Emancipation in Washington, D.C.
Kate Masur spoke about the impact of the District of Columbia Emancipation Act. Blacks living in the nation’s capital were freed… read more
Kate Masur spoke about the impact of the District of Columbia Emancipation Act. Blacks living in the nation’s capital were freed when President Abraham Lincoln signed the act in April 1862, nine months before he issued the Emancipation Proclamation. She showed some slides during her presentation and then responded to questions from members of the audience.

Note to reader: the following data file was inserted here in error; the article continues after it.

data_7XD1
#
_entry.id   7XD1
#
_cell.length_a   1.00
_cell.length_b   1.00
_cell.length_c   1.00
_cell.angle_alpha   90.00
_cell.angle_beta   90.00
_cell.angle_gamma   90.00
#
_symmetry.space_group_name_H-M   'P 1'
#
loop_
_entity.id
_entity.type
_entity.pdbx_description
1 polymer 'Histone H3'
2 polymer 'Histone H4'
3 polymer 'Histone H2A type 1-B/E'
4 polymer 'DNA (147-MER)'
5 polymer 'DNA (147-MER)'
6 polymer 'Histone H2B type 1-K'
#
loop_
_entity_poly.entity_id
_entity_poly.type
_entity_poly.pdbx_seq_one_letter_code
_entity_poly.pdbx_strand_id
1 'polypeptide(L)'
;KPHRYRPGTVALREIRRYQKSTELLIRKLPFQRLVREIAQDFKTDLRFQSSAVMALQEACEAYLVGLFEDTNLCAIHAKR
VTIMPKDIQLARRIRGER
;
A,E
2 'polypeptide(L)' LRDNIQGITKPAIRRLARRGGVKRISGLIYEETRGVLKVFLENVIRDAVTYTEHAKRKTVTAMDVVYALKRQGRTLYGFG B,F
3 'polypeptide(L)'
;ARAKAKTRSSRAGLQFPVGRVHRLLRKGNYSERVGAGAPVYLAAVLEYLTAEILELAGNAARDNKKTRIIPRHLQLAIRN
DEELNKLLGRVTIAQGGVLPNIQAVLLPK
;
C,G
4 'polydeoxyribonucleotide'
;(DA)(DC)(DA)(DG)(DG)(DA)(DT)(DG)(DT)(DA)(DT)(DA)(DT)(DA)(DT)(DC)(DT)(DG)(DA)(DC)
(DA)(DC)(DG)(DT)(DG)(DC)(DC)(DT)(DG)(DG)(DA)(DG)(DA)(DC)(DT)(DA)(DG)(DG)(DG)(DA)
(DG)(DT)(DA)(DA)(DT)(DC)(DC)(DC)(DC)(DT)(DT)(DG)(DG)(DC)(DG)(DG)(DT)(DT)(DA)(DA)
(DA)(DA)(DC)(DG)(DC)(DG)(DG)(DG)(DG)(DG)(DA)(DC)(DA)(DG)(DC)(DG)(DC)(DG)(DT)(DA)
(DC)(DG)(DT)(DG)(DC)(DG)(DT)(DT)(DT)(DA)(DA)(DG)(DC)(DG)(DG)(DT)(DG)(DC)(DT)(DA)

“The Fugitive Slave Crisis and Emancipation in Washington, D.C.” was part of the U.S. Capitol Historical Society annual Spring Symposium “Emancipation During the Civil War,” which was held in the Congressional Auditorium in the U.S. Capitol Visitor Center. close
*The transcript for this program was compiled from uncorrected Closed Captioning.
People in this video
- Kate Masur Associate Professor Northwestern University->History Department
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